Game Development is not that hard. It's just that everyone makes the same mistakes time and time again


Dunning-Kruger

What I’ve learned helped me notice all the silly mistakes I did in the past. I eventually reached the “Valley of Despair”, which is where I am staying right now. It’s a tricky place to be in: I know what I am doing wrong, but I am not skilled enough to bypass the mistakes or find the right solutions.

But now that I reached this valley, I can’t help but notice all the mistakes fellow indie gamedevs make time and time again.

No prototyping, or straight up running ahead with your game idea hoping it’ll turn out good

The Isle of Elanor is an open-ended role-playing game, featuring a High Fantasy theme and setting.

  • Branching Story Lines
  • Character Building
  • Factional Alignment
  • Character Progression
  • Combat Mechanics and Variety
  • Consequences

This game has “Combat Mechanics and Variety”, “Consequences”, “Character Building”… I mean, it’s a recipe for success!

Most game ideas are vague at their best, or plain bad at their worst. And yet, game developers seem to hate prototyping them - me included.

I hate prototypes because they require you to write ugly code that just kinda works, and play a game with moving squares for graphics. I don’t have fun doing that kind of game development, so I mostly ignore prototypes. That means I waste a lot of time just testing the most basic ideas I have… But I still have a clear objective in mind: testing the idea. I just happen to prioritize having fun while doing it: enjoying coding and enjoying making a cool looking prototype. And when it turns out it’s boring… Welp, at least I had fun and I finished something that looks good in screenshots!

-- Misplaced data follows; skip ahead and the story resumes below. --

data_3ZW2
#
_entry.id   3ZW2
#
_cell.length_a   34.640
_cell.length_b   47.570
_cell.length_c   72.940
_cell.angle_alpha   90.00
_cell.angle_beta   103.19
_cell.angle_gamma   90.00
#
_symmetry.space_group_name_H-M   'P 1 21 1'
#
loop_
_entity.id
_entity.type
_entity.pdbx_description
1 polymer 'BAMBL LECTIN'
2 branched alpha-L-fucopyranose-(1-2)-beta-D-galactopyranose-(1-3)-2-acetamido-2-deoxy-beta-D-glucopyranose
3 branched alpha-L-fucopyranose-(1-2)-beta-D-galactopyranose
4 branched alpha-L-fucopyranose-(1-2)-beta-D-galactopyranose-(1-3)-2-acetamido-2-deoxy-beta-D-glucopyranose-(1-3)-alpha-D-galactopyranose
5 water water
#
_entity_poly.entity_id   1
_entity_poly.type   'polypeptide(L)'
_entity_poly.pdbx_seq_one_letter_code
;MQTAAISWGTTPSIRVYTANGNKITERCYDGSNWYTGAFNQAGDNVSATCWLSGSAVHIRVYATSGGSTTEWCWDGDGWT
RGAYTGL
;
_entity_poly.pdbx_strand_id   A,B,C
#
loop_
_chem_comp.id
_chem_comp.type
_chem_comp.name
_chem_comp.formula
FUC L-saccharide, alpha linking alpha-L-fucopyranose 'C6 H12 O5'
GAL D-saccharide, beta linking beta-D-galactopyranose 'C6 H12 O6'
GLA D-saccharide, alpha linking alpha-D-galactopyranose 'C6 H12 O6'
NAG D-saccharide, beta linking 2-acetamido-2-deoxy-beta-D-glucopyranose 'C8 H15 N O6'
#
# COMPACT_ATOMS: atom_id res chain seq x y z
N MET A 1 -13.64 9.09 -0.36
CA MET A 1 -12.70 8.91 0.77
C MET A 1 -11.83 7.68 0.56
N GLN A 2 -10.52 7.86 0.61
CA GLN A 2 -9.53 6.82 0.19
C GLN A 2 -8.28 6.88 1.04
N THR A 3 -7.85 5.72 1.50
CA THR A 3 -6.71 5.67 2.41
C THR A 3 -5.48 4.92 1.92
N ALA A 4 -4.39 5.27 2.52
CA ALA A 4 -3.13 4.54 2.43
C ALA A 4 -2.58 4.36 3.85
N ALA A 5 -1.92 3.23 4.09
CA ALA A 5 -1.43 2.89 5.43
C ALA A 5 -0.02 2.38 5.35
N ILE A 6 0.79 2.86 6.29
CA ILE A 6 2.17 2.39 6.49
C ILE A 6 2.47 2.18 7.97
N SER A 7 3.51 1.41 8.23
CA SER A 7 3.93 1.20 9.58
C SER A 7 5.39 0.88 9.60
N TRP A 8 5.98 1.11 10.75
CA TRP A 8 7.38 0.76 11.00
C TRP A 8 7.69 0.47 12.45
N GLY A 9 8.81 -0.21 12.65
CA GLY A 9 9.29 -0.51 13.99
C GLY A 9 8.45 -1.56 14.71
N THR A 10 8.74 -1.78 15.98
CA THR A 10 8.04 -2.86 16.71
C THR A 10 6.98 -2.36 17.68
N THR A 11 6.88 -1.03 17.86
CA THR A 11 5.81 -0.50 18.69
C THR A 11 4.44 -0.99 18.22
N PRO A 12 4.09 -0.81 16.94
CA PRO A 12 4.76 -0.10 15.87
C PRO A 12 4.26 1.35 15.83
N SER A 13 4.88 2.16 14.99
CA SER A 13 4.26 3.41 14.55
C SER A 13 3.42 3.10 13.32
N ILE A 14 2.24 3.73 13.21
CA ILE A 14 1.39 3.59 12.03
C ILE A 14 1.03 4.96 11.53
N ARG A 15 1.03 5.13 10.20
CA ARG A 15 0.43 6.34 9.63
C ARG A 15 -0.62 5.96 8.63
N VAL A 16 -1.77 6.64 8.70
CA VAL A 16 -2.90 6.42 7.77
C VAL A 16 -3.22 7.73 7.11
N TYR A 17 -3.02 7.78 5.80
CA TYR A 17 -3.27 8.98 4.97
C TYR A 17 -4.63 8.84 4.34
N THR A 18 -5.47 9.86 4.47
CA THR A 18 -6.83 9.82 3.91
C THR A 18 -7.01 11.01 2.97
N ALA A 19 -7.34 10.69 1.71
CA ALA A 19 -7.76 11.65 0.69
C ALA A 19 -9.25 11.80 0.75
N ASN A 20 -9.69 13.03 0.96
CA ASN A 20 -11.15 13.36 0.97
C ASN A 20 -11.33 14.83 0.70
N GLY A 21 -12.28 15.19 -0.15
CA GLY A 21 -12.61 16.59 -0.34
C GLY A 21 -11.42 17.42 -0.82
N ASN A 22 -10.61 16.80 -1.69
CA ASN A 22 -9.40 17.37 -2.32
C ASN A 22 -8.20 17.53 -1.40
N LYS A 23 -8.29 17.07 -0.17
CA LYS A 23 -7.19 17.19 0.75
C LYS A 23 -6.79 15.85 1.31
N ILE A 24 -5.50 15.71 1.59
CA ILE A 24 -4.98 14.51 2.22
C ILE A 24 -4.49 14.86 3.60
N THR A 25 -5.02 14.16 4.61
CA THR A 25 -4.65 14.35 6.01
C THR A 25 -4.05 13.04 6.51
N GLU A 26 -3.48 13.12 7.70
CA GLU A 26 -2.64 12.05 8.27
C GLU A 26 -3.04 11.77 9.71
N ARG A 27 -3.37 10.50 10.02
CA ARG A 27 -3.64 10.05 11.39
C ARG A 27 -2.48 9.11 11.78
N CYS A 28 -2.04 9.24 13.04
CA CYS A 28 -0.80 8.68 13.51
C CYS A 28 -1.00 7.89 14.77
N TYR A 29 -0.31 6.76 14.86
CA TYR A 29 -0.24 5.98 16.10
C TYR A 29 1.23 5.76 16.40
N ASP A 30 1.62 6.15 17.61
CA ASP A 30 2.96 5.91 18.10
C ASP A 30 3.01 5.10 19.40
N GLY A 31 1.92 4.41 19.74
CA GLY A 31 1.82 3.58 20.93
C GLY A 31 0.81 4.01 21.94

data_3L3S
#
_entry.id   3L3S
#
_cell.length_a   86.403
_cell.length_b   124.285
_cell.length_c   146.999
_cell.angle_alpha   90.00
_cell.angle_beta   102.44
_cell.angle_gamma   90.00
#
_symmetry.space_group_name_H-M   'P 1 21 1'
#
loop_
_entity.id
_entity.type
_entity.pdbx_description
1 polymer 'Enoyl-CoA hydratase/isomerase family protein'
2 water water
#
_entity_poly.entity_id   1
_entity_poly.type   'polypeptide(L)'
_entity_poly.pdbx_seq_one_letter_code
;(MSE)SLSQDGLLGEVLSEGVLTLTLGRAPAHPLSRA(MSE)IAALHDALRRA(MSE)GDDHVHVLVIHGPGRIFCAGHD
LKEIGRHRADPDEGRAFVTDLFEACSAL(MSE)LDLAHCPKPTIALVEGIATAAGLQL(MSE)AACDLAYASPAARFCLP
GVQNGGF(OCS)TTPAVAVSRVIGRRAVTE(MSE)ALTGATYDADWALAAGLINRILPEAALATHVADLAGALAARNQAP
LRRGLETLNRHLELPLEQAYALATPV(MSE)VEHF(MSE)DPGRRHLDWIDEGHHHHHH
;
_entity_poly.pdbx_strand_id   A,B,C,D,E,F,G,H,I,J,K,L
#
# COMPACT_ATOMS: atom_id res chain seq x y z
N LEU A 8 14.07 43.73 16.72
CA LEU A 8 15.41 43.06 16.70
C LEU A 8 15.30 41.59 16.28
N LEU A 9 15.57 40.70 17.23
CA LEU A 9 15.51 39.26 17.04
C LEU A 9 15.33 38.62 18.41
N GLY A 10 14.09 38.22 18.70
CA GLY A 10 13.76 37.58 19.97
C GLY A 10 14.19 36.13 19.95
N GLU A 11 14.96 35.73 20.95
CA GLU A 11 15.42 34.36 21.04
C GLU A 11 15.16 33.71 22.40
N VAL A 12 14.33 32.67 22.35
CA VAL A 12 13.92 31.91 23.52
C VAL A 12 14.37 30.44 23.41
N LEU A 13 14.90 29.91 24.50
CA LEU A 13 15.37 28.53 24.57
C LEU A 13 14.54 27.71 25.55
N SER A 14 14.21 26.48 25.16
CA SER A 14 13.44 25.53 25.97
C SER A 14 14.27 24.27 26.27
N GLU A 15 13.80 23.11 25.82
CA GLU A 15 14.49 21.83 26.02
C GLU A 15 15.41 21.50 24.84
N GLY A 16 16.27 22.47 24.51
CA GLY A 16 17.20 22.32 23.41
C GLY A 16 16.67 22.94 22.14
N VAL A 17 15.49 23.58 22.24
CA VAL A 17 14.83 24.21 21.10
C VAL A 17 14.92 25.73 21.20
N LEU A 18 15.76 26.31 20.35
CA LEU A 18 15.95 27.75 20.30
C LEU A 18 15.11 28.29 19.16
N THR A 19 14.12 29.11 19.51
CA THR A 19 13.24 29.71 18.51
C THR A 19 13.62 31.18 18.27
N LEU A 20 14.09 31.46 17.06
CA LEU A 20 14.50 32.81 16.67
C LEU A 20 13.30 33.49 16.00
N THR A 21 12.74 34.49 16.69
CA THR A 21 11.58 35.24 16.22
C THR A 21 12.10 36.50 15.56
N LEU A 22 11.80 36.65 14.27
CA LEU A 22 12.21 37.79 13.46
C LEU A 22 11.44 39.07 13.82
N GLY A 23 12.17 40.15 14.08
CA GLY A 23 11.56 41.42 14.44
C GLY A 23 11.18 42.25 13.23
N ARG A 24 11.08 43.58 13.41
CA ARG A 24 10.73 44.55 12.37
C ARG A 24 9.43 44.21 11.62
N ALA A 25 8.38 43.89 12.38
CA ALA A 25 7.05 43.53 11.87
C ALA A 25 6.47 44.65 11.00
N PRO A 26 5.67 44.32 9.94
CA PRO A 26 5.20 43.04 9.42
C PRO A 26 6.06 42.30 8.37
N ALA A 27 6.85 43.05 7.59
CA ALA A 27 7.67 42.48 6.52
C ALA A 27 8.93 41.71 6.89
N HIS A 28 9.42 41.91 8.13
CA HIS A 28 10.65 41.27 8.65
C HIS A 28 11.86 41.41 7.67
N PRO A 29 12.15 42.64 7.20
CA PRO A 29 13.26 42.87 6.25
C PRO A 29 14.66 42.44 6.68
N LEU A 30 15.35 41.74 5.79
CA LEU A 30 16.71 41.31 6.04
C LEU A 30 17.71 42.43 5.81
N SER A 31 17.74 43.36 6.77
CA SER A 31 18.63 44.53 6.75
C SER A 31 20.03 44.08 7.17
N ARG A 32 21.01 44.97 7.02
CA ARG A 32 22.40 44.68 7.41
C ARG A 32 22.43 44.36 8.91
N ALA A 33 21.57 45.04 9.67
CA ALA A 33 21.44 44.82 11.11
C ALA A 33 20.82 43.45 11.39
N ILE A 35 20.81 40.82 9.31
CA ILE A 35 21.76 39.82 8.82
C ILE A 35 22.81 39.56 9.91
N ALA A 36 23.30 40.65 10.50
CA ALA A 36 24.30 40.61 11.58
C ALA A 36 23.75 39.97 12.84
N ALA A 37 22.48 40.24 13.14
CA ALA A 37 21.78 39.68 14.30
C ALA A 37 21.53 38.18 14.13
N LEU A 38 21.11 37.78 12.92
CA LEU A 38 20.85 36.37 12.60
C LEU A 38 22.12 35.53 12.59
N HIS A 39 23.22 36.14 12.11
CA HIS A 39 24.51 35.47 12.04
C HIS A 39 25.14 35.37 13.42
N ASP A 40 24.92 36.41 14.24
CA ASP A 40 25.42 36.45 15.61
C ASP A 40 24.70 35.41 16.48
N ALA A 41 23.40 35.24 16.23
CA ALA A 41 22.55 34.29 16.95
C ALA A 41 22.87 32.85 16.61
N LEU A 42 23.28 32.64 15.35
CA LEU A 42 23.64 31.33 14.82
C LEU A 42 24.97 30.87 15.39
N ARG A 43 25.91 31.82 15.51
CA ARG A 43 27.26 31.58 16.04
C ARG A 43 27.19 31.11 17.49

However, some people take this problem to the extreme. They keep developing a game for years, with worryingly vague ideas set in stone because they sound good in their heads. They put a lot of effort into something that’s just a mix of common mechanics, hoping that the game will turn out fun because it mixes a bit of everything.

Worrying about clean or mantainable code during the initial stages

Even when indie gamedevs avoid the previous mistake (by having a clear objective: testing your idea and iterating on it), I see many of them pouring too much effort into their codebase. When the game is still taking its shape, the focus should be on quick & dirty code that lets you easily make changes and iterate.

Bob Nystrom said it best:

If you are going to ditch code, don’t waste time making it pretty. Rock stars trash hotel rooms because they know they’re going to check out the next day.

Game Design is too complex to pretend you’ll get it perfect on your first try… Your game idea can’t stay in your head or in a Game Design Document. You oughta get the game up and running, and actually test your ideas and designs by playing the product. Ugly code and quick solutions are the way to go.

I personally loathe ugly code, so I try my best to achieve “clean” but also quick solutions… I mostly fail at this though. I spend too much time on simple stuff, or overthinking how to best solve a problem, when it’d be best to just hardcode the solution and be done with it. The more I get better at this, the more I start to loathe unneeded complexity and abstractions in code.